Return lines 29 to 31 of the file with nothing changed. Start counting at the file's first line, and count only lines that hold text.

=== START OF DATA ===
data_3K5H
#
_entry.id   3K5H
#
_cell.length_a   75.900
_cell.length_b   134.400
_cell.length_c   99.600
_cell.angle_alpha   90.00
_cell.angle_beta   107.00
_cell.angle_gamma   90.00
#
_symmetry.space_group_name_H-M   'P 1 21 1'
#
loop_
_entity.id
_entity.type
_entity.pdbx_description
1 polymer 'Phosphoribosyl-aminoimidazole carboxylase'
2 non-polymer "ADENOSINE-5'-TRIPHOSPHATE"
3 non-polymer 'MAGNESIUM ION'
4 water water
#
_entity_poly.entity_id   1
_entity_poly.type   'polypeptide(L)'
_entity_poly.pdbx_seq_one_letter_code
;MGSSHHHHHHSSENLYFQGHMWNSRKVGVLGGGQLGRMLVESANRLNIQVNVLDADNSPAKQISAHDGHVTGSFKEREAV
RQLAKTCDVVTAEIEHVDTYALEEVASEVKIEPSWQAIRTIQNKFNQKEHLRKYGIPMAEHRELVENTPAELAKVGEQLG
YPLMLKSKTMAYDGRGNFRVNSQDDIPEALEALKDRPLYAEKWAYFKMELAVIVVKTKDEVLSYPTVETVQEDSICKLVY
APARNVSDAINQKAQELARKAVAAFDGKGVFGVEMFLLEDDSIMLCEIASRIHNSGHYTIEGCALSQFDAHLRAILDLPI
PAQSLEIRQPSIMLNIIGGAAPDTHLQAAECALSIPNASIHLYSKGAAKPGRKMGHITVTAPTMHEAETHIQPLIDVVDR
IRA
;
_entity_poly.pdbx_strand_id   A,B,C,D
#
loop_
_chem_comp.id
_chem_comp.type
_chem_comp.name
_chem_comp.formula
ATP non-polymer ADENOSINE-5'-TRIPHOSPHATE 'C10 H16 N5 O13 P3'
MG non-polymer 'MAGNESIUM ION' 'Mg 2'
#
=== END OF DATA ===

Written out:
APARNVSDAINQKAQELARKAVAAFDGKGVFGVEMFLLEDDSIMLCEIASRIHNSGHYTIEGCALSQFDAHLRAILDLPI
PAQSLEIRQPSIMLNIIGGAAPDTHLQAAECALSIPNASIHLYSKGAAKPGRKMGHITVTAPTMHEAETHIQPLIDVVDR
IRA